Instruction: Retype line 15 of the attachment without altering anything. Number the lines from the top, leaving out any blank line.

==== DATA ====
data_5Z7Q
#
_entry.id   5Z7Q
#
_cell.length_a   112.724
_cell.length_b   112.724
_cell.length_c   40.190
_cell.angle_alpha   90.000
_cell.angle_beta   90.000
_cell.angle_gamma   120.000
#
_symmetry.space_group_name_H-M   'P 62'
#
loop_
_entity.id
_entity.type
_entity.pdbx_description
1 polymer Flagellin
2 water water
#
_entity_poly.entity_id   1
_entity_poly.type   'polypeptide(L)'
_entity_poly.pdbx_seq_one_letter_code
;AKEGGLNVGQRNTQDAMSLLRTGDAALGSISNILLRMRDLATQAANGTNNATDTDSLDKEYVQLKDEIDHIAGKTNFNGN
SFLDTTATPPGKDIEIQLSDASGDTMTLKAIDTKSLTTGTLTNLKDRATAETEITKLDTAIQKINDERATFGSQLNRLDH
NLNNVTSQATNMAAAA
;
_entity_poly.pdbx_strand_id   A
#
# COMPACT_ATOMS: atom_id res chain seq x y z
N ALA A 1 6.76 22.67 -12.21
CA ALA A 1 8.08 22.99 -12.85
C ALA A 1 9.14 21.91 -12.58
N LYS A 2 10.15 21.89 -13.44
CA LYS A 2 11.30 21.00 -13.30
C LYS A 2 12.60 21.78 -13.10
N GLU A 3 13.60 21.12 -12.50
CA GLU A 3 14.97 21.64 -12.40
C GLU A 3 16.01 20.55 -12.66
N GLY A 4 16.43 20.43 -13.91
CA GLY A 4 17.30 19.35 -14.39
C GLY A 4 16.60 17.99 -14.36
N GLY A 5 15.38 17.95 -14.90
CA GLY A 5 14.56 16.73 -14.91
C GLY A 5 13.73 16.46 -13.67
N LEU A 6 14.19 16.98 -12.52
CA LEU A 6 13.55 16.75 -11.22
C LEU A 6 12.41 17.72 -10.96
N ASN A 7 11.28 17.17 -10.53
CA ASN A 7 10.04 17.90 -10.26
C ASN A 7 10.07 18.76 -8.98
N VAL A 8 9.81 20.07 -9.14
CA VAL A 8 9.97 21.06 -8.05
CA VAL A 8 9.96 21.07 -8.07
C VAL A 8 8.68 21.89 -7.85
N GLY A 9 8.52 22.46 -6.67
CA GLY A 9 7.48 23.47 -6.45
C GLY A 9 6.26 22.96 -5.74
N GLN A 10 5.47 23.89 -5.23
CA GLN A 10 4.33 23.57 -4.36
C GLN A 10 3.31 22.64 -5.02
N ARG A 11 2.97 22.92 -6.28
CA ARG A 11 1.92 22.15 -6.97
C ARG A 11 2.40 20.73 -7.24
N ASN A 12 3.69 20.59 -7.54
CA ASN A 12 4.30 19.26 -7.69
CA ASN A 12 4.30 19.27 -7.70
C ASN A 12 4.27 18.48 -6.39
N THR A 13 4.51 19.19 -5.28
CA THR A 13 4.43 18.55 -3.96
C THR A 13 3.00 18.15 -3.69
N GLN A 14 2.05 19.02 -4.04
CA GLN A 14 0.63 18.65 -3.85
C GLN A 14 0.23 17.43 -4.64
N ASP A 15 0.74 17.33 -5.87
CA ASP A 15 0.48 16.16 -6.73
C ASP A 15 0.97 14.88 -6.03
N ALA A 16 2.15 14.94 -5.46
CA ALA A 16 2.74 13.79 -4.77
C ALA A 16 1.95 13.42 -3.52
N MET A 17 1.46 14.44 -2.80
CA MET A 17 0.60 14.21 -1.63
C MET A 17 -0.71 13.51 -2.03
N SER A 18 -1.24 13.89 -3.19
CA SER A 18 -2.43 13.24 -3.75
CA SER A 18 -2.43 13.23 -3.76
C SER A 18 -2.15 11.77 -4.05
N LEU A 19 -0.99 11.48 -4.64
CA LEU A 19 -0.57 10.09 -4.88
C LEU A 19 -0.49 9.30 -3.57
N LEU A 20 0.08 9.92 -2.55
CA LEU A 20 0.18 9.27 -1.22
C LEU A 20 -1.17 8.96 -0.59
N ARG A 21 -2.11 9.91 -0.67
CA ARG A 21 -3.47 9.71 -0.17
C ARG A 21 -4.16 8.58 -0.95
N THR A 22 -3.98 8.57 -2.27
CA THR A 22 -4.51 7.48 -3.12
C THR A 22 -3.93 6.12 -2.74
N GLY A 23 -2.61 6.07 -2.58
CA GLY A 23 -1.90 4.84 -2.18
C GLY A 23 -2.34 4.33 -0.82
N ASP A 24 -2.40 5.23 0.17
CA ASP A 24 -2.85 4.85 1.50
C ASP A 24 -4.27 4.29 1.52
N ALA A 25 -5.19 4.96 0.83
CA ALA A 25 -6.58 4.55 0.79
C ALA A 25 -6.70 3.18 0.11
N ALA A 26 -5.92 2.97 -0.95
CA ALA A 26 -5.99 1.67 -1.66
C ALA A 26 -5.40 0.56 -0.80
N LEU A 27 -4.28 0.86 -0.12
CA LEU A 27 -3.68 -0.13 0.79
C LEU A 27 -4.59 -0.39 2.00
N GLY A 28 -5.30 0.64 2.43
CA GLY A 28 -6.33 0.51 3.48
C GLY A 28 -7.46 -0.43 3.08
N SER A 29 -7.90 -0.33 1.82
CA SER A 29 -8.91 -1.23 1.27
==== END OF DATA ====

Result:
_entity.id